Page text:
No Peace With BSA: Pakistani Officials
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Former Pakistani Ambassador to Afghanistan Rustam Shah Mumand in an exclusive interview with TOLOnews said that talks with the Taliban would not have any progress so long as foreign troops remain in Afghanistan.

"As long as the foreign troops stay in Afghanistan, relations between Afghanistan and Pakistan will not change for the better," Mumand said. "When the foreign troops leave the country, Afghanistan will stand on its own feet and will be an independent country and relations between the countries will improve." 

He argued the signing of the Bilateral Security Agreement (BSA) between Kabul and Washington would perpetuate the war with the insurgency. Despite assurances to the contrary, Afghanistan's neighbors are in opposition to foreign troops continuing to have a base of operations after 2014. 

Mumand said he though President Hamid Karzai would accept the U.S. conditions and sign the BSA soon.

"I think that the security agreement will be signed and all of the U.S.' demands will be accepted," he said. "President Karzai is trying to tell the nation that by travelling to Iran, Pakistan and India, he put the U.S. under pressure and will think it's an achievement."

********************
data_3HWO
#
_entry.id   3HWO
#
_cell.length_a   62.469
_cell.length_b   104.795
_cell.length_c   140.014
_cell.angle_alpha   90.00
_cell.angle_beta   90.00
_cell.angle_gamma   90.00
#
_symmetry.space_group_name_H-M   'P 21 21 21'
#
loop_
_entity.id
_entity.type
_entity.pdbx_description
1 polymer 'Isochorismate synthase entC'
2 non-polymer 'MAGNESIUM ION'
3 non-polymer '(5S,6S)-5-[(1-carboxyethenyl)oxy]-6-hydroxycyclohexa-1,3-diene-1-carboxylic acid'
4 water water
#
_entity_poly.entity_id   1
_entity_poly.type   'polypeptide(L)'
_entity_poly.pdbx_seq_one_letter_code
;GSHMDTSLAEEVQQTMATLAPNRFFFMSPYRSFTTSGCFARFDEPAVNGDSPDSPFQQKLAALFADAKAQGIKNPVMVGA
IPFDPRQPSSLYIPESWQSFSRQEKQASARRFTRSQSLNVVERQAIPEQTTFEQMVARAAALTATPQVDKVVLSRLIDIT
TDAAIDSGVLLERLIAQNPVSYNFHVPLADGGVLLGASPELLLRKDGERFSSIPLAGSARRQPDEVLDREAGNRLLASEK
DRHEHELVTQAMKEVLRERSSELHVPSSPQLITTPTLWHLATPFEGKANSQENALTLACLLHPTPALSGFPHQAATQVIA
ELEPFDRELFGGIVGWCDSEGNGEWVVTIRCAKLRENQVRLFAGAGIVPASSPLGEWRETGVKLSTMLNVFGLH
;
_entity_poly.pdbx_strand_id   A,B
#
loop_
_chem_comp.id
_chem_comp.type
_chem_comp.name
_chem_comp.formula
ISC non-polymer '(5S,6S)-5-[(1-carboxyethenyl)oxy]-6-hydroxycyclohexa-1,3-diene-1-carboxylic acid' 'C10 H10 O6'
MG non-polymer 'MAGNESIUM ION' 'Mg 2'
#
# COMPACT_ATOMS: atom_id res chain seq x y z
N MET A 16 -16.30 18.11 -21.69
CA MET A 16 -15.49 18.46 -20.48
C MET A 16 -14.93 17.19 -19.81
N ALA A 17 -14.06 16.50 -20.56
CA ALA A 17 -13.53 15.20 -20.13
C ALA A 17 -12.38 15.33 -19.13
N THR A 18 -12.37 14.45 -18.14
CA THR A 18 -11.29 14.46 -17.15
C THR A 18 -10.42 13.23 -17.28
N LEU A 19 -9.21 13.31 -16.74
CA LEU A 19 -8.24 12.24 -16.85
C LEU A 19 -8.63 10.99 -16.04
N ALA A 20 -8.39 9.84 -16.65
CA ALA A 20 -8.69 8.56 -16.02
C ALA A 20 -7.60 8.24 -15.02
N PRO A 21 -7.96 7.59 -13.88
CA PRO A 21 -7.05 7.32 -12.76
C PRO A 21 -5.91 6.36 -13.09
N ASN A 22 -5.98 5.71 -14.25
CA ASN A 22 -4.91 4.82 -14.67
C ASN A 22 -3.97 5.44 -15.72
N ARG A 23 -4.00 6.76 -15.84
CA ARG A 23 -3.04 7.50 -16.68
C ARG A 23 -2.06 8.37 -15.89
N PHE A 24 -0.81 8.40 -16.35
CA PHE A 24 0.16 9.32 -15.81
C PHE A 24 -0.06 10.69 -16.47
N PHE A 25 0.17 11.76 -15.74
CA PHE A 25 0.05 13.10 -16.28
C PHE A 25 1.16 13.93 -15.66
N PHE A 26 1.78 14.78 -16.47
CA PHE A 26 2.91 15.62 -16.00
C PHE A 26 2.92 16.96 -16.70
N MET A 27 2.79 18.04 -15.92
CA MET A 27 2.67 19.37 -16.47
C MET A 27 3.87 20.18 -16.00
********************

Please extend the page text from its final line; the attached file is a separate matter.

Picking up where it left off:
Meanwhile, in an exclusive interview with the Indian NDTV, President Karzai said that if the U.S. was really an ally to Afghanistan, it would stop issuing threats about the future if the BSA is not signed.

"Allies shouldn't be waging psychological war against each other," Karzai said while on his four-day trip to New Delhi to meet with Indian officials.

Negotiations over the BSA have hit a rough patch since Karzai refused to go along with the recommendation of the Loya Jirga to sign the pact before the end of the year. Instead, he said he would not do so until the April elections, and then, only if the U.S. met certain preconditions.

The U.S. and its allies have been losing patience with Karzai over the accord, which would allow foreign troops to stay in Afghanistan after the 2014 NATO withdraw and would guarantee continued military aid to the Afghan forces. Washington has demanded the agreement be signed before the end of the year.

More pertinently, U.S. officials like Secretary of Defense Chuck Hagel and Secretary of State John Kerry have made public statements warning Karzai and his government of what Afghanistan could be like in just over a year if no foreign troops stick around and the funding flow is cut off.

The U.S. currently has 47,000 troops in Afghanistan, and is expected to take on an increasingly hands-off role in Afghan security in the coming months, primarily training, advising and assisting the Afghan forces.

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